Arun Venugopal: In 1921 in Tulsa, Oklahoma, an incident of racist violence took place and its impact can still be felt today. That summer, mobs of white rioters stormed through the Greenwood neighborhood in Tulsa. It was known as Black Wall Street and it was predominantly made up of affluent Black people. As the rioters made their way through the neighborhood, they attacked, and killed members of the community. They burned buildings to the ground. Historians believe that as many as 300 people may have died.
Survivors of the massacre were never compensated for their losses, but this week, nearly a century after the fact, people in Tulsa filed a lawsuit demanding reparations for victims and descendants of the Tulsa race massacre. The lawsuit is led by one of the last remaining survivors of the massacre, 105-year-old, Lessie Benningfield Randle. Earlier this summer, the massacre received renewed attention when President Trump planned a campaign rally in Tulsa on Juneteenth, a day celebrating the liberation of enslaved people in the US.
The backlash was swift for members of the community who saw the planned rally as a slap in the face to the memory of those who had been killed. The president moved his rally to the following day. I'm Arun Venugopal, in for Tanzina Vega. Today, on The Takeaway, we break down the fight for reparations in response to the Tulsa Massacre and how this summer's protests might influence the reparations debate moving forward. I'm joined now by William Darity, better known as Sandy. He's a professor of Public Policy at Duke University and co-author of From Here to Equality: Reparations for Black Americans in the Twenty-First Century. Hi, Sandy.
William "Sandy" Darity: Thanks for having.
Arun: I'm also with Tiffany Crutcher, founder of the Terence Crutcher Foundation and descendant of a survivor from the 1921 Tulsa Massacre. Tiffany, thank you for joining us.
Tiffany Crutcher: Thank you so much. I'm glad to be here.
Arun: Tell us, Tiffany, what is the case for reparations in Tulsa?
Tiffany: Well, the case for reparations is simply this, almost 100 years ago, my great grandmother's beloved community Greenwood, also known as Black Wall Street, was burned to the ground by mobs of white rioters. I'm sure you have follow-up questions, but it was never atoned for. We never received compensation, retribution, and they robbed us of our generational wealth and here we are almost 100 years later fighting for those survivors. Fighting for the descendants, fighting for the last known living survivor, one of the last know, Lessie Benningfield Randle, in hopes that she would see some form of justice or abatement before God calls her home.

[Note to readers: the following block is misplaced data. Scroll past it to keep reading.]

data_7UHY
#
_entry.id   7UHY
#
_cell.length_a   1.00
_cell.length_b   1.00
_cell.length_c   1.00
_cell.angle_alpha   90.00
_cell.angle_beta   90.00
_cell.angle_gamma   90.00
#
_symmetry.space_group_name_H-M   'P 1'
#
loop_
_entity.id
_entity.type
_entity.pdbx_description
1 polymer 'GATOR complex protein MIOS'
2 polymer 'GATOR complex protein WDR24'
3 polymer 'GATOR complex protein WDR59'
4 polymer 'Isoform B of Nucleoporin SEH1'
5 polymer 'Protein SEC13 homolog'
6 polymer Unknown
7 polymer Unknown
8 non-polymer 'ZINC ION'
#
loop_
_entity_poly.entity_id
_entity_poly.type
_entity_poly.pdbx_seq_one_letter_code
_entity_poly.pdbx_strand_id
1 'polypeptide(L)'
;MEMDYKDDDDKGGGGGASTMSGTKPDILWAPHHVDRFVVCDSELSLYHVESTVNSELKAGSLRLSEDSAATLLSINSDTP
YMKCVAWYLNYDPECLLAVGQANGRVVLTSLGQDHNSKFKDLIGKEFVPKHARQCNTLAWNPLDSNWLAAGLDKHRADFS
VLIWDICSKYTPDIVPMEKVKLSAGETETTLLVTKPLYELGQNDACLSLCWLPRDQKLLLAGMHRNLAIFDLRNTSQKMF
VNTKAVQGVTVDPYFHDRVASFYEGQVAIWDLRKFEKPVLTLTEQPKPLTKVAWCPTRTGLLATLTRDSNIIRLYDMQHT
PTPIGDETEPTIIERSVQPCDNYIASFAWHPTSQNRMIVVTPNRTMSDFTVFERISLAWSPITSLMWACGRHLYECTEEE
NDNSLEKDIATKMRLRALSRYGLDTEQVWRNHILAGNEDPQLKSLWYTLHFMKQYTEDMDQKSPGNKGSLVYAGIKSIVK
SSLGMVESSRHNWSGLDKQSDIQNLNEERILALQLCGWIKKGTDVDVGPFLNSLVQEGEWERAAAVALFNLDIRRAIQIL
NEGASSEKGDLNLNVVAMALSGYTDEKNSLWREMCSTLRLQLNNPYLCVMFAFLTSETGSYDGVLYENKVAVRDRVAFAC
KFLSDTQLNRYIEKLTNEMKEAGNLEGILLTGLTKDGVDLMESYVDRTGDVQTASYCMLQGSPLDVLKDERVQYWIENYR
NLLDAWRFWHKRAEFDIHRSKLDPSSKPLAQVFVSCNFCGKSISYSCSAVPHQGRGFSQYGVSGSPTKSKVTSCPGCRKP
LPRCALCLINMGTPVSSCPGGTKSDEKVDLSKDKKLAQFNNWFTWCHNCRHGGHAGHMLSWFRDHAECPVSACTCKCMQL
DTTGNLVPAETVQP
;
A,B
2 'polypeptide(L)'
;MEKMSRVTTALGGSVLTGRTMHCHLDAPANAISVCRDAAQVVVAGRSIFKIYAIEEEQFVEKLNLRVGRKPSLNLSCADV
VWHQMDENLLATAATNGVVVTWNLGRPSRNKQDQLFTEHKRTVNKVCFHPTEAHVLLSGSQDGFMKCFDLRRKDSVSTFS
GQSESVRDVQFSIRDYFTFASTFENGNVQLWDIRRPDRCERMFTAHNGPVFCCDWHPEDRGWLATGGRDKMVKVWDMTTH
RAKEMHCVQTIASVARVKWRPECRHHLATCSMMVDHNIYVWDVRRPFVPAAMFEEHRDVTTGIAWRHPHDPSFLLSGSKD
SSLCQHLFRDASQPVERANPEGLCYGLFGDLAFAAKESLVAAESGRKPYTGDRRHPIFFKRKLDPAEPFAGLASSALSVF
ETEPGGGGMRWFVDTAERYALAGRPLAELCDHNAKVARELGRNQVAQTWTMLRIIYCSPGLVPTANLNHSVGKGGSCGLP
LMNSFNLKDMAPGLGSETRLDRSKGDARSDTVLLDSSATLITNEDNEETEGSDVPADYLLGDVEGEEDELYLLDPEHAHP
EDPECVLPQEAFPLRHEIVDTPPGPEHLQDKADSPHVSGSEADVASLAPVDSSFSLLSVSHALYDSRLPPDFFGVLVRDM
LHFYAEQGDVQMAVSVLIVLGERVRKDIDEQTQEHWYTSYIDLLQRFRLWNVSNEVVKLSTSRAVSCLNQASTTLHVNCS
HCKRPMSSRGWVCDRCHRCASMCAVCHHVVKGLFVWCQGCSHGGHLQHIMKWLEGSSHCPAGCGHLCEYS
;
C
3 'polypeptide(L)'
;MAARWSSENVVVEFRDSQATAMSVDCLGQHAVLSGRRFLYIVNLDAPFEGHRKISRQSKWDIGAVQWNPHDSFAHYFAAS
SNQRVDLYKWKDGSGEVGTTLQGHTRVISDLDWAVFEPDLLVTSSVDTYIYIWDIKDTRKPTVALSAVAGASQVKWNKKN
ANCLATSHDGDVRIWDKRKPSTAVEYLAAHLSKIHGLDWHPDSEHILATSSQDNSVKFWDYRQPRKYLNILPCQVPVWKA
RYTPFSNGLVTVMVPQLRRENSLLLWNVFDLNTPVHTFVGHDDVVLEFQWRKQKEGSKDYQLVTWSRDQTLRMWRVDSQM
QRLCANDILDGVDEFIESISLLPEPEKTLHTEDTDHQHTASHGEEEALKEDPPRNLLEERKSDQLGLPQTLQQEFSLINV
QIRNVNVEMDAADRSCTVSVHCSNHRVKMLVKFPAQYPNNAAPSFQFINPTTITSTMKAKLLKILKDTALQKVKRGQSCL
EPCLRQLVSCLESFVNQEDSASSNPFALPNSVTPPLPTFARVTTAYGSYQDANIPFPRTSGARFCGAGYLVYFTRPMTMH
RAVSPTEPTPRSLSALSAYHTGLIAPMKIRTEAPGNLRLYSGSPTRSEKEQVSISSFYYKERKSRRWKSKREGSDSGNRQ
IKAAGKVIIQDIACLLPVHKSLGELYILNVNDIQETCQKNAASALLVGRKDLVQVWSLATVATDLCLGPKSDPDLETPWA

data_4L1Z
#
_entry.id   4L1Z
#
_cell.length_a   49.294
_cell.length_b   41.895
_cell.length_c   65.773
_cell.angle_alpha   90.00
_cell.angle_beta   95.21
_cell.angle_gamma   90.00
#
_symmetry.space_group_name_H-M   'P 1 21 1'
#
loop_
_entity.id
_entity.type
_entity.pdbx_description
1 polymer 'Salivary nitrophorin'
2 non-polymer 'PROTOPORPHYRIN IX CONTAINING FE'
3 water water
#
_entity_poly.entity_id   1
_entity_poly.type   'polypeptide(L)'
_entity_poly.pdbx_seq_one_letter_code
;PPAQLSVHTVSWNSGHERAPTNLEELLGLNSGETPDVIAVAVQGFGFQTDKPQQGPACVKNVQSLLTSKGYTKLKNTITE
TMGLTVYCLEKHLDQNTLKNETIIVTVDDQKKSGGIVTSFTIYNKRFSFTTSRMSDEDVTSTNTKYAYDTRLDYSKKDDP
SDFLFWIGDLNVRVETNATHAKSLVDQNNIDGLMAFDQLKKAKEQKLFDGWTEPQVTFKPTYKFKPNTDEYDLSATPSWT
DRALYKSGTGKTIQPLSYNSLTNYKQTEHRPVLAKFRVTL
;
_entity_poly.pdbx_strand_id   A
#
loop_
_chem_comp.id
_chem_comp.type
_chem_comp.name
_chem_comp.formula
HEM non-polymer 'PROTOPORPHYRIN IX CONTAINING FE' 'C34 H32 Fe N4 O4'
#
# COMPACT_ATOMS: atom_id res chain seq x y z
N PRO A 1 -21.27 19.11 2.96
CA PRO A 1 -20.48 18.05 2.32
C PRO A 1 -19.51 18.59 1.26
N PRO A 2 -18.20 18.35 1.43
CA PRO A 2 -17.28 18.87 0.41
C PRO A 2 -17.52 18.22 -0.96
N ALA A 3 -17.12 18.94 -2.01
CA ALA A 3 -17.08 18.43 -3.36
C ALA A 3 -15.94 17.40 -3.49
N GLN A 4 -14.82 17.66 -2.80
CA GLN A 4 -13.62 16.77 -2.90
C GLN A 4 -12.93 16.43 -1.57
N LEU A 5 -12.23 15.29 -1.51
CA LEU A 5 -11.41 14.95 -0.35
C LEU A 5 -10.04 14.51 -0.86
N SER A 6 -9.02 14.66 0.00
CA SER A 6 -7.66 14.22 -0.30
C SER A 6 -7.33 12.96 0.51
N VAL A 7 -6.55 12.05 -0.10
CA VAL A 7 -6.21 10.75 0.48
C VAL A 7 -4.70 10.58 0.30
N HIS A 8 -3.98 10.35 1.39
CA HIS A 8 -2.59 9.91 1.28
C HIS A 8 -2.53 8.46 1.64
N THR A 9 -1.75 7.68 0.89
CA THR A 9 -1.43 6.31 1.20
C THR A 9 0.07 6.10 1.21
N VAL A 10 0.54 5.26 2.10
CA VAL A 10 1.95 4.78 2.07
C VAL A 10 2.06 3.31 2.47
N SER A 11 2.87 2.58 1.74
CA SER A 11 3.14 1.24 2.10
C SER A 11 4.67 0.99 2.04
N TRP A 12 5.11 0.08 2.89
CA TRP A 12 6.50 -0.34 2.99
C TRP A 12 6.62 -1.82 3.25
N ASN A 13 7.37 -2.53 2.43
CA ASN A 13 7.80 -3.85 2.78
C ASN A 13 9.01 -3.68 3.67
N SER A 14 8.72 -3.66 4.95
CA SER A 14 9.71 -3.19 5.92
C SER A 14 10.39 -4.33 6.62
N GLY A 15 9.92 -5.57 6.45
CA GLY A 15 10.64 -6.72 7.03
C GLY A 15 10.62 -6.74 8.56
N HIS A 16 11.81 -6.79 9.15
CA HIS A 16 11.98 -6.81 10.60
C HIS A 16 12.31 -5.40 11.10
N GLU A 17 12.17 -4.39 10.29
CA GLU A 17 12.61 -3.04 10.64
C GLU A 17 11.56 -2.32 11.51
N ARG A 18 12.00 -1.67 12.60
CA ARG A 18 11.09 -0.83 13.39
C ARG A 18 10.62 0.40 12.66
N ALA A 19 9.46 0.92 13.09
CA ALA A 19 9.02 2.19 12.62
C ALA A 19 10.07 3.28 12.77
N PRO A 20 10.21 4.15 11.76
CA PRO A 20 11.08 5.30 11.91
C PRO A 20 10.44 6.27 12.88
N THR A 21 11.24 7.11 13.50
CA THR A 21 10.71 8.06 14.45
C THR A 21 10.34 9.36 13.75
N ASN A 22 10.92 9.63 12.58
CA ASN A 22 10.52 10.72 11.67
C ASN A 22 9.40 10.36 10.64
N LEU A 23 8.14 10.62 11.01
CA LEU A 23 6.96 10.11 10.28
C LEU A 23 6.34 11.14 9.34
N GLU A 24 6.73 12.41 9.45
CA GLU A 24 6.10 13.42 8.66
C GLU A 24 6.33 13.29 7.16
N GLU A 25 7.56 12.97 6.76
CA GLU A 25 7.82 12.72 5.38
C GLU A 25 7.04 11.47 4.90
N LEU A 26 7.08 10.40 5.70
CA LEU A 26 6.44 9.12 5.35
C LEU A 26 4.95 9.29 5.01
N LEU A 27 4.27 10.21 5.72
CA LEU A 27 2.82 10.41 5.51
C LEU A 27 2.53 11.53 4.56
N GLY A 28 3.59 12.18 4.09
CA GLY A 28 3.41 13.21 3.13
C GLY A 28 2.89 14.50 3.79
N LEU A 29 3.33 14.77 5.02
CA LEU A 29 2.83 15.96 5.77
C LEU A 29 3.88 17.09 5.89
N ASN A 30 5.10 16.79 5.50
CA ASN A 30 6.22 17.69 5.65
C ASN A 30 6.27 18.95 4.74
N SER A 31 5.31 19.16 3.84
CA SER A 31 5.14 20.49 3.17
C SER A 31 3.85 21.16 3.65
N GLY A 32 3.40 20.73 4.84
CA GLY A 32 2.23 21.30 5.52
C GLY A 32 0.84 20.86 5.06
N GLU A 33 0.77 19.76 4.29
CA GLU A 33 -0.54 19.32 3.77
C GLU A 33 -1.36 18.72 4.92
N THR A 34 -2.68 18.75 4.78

Arun: Well, your great grandmother was a survivor, as you said. Can you tell us her story?
Tiffany: Yes. Rebecca Brown Crutcher is my father's grandmother and shamefully, unfortunately, I didn't know she endured what she called at the time, the Tulsa race riot. I left and went to college and people would ask, "Where are you from?" And I would tell them, "Tulsa, Oklahoma." People from Chicago, LA, New York would immediately say Black Wall Street or the Tulsa race riot. After the third time, of course, I played it off because I didn't want people to think I didn't know about my own city.
I went home and I said, "Dad, what are these people talking about? What are my classmates talking about?" That's when he told me about what happened to, we call her mama Brown, Becca Brown Crutcher. She had to flee in fear of her life. She had a business on Black Wall Street, a barbecue pit, her and her family, and she jumped on the back of a truck to get out of harm's way. As she was fleeing, I think she went off to some Creek land, to Muscogee, Oklahoma, which is about 40 miles East of Tulsa. She saw the burning and the killing of unarmed people.
I often stop and ponder, "What was she feeling? What was she thinking? What was going through her mind?" A few years later, she whispered to my dad, when Martin Luther King was killed and the riots broke out all over and she whispered to my dad, "That happened here." My dad had just got back from Vietnam. My dad said, "Why are you whispering?" She said, "Well, they told us if we ever said anything about it, it would happen again." That's the fear they instilled in our ancestors, in those survivors, in our beloved community. They never talked about it, which is why we never knew about it. You'll hear that story throughout our community. They didn't teach us in middle school or high school in Oklahoma History, we learned about the Trail of Tears, but they never taught us what happened to our thriving Black community. I played on that sacred land and didn't know I was playing on sacred ground.
Arun: Sandy, it's interesting we hear this term Tulsa race riot, which really, I guess annoys me. I saw in The New York Times, that phrase, it seems to me, to really remove the agency of the rioters if you will, the mob of white people who I guess, acted, and destroyed these businesses, killed hundreds of people. It was more like what we would refer to as a pogrom, or a massacre, or even ethnic cleansing. Am I right?
Sandy: I prefer to use the term massacre to describe what happened in Tulsa. Unfortunately, what happened in Tulsa was one of the more extreme instances of a series of these white terror campaigns that took place across the United States from the end of the civil war up until the 1940s, which resulted in intimidation of Black Americans particularly intended to prevent them from participating in the political process. It resulted in the destruction or theft of their personal property, which is something that happened on an extensive basis in Tulsa, and it was as accompanied by a series of outright murders of Black people.
The year 1919 in particular, two years before the Tulsa Massacre featured upwards of 30 to 35 of these pogroms that took place, both North and South in the United States and led to that particular year, summer being referred to as the red summer of 1919. It's interesting that the only instance that I believe some form of restitution has actually been made, is in the case of Rosewood, Florida, a massacre that took place in 1923, where the state of Florida has made some limited restitution to the victims and their descendants, but that's interesting in another way because the state of Florida was actually one of the bloodiest States in the United States with respect to these massacres and no restitution has been provided for the white mob violence that took place in other parts of the state.